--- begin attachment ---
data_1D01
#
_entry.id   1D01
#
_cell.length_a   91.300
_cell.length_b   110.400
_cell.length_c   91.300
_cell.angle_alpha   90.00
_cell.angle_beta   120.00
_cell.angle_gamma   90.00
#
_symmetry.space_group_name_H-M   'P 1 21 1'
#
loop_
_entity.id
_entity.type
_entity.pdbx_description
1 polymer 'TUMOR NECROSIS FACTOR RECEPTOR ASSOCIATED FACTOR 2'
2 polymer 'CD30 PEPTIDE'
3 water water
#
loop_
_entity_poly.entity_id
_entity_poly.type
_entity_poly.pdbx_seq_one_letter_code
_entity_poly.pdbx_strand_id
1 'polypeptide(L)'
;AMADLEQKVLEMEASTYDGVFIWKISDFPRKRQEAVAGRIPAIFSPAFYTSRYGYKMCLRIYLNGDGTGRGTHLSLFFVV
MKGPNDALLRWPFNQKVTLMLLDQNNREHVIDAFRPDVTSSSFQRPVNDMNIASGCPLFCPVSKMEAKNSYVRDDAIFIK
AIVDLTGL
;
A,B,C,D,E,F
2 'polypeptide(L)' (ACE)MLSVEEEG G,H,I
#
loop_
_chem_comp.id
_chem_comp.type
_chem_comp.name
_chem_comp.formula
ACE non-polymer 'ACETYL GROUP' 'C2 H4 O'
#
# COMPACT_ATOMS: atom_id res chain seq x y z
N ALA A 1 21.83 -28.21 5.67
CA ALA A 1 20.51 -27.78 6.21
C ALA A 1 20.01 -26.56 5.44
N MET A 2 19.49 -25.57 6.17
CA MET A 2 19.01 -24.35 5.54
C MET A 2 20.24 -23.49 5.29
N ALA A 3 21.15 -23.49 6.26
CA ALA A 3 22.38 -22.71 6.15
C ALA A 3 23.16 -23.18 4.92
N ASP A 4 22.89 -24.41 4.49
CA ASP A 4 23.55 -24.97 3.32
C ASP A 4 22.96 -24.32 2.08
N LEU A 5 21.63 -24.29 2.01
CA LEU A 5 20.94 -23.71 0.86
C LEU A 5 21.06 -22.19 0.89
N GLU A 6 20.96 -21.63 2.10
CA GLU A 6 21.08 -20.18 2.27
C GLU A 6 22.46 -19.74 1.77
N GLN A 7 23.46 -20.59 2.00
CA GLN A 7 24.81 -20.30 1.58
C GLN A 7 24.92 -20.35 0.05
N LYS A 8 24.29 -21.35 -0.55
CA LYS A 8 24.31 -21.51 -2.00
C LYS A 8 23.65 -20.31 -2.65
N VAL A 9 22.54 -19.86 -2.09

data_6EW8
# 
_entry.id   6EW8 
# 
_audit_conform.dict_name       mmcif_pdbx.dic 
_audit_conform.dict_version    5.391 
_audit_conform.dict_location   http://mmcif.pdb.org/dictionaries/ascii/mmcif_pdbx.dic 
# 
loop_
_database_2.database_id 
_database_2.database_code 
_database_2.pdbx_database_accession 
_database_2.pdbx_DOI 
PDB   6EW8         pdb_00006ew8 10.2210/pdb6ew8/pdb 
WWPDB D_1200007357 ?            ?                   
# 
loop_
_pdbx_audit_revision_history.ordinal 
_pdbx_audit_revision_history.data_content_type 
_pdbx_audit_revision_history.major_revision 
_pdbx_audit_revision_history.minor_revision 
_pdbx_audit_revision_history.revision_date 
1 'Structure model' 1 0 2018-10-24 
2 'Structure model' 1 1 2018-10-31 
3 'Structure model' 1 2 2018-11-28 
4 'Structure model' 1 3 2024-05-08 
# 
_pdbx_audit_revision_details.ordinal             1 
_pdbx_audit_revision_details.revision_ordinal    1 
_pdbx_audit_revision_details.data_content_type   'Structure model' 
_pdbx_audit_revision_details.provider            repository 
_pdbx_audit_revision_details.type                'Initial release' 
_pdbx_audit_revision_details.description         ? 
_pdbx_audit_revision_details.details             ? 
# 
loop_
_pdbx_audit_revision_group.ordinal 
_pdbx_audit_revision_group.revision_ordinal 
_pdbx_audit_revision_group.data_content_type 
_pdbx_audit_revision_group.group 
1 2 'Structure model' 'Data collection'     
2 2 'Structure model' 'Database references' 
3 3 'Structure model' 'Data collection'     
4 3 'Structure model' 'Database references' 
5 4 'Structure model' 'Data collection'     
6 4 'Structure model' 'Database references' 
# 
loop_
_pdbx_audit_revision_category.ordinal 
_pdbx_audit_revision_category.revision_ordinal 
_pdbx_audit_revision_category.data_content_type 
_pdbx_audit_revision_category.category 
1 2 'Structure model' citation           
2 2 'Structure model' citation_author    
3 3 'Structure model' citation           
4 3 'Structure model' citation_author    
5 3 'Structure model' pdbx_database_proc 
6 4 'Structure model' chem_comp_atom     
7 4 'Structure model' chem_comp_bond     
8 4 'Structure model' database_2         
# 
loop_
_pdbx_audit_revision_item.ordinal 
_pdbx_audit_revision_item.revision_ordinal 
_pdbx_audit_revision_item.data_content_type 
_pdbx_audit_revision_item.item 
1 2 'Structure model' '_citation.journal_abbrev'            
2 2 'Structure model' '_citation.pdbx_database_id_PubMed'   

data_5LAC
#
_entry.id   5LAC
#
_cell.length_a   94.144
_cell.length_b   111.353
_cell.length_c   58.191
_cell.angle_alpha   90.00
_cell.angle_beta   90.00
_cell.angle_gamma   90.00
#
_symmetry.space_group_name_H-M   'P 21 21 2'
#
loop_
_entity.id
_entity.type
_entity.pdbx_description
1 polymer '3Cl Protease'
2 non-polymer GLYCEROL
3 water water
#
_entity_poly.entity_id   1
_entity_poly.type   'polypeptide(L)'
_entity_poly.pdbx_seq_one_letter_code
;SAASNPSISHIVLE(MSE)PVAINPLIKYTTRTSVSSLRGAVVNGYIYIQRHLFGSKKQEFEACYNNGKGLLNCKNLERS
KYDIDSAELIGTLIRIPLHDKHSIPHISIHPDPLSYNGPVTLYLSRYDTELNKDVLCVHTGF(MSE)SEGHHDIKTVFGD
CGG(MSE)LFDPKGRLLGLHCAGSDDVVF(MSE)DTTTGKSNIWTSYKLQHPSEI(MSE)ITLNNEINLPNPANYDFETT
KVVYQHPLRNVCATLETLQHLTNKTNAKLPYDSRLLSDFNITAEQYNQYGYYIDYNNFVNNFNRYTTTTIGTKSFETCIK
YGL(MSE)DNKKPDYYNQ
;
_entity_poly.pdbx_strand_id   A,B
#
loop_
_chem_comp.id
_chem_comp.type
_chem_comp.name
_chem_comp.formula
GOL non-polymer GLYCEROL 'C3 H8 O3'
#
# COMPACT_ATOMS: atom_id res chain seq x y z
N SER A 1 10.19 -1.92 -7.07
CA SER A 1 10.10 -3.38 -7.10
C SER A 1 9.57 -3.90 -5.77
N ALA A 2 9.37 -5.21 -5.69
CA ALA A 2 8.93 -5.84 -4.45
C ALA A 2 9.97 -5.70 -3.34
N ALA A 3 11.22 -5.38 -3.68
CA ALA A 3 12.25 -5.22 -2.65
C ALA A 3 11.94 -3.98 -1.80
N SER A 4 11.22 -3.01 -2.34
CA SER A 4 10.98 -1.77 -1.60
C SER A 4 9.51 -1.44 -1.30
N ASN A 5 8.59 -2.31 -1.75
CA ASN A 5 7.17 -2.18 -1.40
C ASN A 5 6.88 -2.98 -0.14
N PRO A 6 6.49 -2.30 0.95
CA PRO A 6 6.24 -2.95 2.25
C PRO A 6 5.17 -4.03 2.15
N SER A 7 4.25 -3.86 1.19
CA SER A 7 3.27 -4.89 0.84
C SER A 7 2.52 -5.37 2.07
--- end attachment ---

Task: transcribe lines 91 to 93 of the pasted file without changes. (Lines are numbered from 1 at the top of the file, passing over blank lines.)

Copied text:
2 'Structure model' 1 1 2018-10-31 
3 'Structure model' 1 2 2018-11-28 
4 'Structure model' 1 3 2024-05-08 